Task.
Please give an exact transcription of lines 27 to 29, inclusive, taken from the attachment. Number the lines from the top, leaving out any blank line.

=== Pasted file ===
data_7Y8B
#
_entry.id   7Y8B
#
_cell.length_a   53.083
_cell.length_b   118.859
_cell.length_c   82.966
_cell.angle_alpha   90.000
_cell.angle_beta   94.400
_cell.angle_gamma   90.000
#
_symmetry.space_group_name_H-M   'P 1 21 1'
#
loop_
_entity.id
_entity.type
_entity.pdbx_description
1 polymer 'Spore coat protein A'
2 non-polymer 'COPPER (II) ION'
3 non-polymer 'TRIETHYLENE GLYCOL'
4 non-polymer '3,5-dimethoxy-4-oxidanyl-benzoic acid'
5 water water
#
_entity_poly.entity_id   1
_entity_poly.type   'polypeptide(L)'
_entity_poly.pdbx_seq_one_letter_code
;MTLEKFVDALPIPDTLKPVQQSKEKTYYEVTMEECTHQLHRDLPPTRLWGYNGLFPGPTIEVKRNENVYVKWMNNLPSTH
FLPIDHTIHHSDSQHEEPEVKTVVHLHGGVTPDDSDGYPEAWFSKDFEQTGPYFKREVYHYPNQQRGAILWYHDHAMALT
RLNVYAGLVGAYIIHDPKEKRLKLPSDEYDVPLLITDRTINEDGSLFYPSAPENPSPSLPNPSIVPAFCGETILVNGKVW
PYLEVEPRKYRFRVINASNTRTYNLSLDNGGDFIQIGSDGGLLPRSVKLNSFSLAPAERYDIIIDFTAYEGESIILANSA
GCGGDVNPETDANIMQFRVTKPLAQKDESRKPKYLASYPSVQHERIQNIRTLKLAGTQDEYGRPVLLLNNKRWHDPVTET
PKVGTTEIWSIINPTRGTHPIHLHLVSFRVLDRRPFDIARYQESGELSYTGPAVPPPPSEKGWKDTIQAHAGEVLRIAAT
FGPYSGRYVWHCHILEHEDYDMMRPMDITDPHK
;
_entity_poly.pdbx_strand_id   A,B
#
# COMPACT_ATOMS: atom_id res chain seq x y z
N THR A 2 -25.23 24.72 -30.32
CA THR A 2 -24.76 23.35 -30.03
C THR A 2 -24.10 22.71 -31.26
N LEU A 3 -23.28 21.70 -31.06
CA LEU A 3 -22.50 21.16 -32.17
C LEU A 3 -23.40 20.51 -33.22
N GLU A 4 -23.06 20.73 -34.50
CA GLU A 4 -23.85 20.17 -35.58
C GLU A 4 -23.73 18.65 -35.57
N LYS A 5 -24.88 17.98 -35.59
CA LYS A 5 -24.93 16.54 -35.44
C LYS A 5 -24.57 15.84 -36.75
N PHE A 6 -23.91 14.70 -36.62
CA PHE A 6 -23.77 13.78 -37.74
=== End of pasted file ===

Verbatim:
;MTLEKFVDALPIPDTLKPVQQSKEKTYYEVTMEECTHQLHRDLPPTRLWGYNGLFPGPTIEVKRNENVYVKWMNNLPSTH
FLPIDHTIHHSDSQHEEPEVKTVVHLHGGVTPDDSDGYPEAWFSKDFEQTGPYFKREVYHYPNQQRGAILWYHDHAMALT
RLNVYAGLVGAYIIHDPKEKRLKLPSDEYDVPLLITDRTINEDGSLFYPSAPENPSPSLPNPSIVPAFCGETILVNGKVW